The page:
Over the years I’ve received hundreds of emails from entrepreneurs complaining about banks not lending them money on their business plans. I just got another one this morning, and when I searched this blog I couldn’t find a post to cite as an answer. So here it is, today:
Banks can’t lend you money on your business plan. It’s against the law. They’re supposed to protect their depositors’ money by demanding collateral, credit history, and low risk. And startups are high risk.
Bankers are good and bad, smart and not-so-smart, liberal and conservative. Sure, some just follow rules and fill forms; but I’ve known some smart innovative bankers. Just as an example, one of the senior officers of a local bank is also a fellow member of the Willamette Angel Conference, meaning that he invests his own money in startups – his own money, not the bank’s money.
Banking laws have discouraged banks from investing in your startup since the Great Depression of the 1930s, when lots of banks went under. You have to have some assets – like your house equity – and you have to risk losing them. And if your credit rating is bad, that’s your fault and not the bank’s, but it does make it harder for the bank to lend you money. And that means that you can lose your house.
Yes, there are exceptions to these rules. For example, The U.S. Small Business Administration (SBA) can guarantee portions of a commercial loan so you don’t have to. For that, ask your bank; those loans are managed by commercial banks.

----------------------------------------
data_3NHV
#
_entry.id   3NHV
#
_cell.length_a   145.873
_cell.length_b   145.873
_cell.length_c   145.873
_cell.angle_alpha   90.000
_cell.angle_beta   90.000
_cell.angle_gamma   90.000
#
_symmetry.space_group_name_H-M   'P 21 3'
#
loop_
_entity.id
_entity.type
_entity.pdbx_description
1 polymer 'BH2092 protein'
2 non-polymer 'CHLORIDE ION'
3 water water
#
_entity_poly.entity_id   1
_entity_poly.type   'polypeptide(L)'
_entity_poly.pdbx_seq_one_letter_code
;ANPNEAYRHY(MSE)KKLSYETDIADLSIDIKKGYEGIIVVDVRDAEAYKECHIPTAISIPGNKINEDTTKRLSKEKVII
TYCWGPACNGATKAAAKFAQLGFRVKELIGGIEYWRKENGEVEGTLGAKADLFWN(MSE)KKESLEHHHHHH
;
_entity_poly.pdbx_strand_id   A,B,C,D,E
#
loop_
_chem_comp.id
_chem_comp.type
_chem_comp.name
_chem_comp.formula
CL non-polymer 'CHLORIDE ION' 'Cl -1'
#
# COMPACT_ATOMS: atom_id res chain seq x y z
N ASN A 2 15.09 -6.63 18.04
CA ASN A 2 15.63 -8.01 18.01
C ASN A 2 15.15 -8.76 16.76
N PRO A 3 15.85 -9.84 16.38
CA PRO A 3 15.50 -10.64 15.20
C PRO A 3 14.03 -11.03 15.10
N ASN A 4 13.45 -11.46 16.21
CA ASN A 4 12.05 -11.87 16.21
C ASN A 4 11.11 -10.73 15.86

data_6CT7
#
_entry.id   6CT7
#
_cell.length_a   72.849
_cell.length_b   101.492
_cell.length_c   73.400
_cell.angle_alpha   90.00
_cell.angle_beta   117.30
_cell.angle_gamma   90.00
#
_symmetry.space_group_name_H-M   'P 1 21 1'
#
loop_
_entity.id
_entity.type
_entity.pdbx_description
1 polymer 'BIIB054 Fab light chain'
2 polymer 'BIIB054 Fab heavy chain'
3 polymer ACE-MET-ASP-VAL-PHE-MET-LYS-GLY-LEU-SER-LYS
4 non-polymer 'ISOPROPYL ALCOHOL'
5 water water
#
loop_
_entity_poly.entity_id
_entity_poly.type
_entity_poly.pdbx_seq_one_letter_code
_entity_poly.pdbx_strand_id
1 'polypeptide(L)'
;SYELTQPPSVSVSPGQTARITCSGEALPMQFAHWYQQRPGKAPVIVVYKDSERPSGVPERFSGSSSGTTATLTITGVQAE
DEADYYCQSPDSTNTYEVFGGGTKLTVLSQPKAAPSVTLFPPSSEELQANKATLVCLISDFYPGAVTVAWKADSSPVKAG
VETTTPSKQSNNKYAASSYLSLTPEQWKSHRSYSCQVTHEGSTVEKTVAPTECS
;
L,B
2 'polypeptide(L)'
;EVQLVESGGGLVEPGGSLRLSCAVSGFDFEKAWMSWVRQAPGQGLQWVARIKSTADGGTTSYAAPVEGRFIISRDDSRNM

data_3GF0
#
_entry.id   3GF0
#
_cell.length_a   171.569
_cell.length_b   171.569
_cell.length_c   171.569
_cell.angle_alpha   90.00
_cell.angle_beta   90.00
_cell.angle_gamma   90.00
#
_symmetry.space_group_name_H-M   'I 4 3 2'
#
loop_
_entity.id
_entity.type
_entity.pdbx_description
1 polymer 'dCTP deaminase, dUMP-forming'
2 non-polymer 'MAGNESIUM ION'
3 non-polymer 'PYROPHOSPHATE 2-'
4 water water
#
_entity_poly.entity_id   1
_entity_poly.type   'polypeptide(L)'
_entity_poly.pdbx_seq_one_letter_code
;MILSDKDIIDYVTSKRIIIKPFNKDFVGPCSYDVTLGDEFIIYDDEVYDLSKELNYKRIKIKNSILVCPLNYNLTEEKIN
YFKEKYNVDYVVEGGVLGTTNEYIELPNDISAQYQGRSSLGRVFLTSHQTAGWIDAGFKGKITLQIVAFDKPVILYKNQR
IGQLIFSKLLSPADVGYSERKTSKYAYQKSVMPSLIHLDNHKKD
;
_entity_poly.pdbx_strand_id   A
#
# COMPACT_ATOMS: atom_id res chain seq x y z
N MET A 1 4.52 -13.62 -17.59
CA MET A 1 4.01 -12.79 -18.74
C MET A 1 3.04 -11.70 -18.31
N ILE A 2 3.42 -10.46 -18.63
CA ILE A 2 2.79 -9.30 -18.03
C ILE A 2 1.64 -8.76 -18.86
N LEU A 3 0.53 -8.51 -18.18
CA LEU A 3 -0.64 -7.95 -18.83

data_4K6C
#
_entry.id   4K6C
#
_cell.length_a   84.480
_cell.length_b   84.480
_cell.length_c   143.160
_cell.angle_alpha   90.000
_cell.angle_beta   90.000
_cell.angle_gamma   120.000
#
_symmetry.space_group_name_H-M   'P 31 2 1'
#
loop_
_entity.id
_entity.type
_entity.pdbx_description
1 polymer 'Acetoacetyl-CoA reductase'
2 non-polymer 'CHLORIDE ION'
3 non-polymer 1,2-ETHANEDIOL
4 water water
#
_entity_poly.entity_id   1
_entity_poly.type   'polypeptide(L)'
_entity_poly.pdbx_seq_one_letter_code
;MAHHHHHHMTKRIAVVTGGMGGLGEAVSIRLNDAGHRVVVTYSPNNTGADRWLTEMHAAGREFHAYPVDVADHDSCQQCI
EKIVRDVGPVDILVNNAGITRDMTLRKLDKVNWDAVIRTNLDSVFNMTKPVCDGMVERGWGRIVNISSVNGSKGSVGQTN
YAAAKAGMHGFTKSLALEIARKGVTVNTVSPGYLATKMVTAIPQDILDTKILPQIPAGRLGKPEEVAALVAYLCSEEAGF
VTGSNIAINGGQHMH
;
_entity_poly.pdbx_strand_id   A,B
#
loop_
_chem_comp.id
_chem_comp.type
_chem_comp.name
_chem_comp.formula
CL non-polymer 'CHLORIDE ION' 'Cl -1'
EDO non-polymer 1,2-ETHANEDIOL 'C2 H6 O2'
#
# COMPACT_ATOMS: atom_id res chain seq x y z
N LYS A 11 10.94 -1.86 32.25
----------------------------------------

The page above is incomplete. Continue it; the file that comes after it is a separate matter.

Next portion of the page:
And yesterday I posted 5 non-traditional ways to get startup money, on this blog. None of those involve traditional bank loans.
4 thoughts on “Why The Bank Won’t Finance Your Business Plan”
Thanks for posting this. I had no idea that banks were prohibited by law from approving a loan based on a business plan.
what does a non/dentist have to do get a bank loan, to build out dental office’s
Reno, there’s no standard answer to a question like that; you have to call a bank, maybe several, and listen to what they tell you. I’d guess the questions will be about who owns the assets, and who is going to make the payments, things like that. What the banks are about is minimizing risk. As per the post here, taking risks is sort of against the law.
Saving up funds to create working capital is another way to go. The next challenge is to find a place to build that capital that is safe, liquid and under your control. It is also better to use something that is tax sheltered. Cash value permanent life insurance can be a good choice for some people because it meets these criteria. If we can take over the role of the banker ourselves even if done gradually, we are in a better position and using our own money more efficiently. Just my 2 cents. :o)
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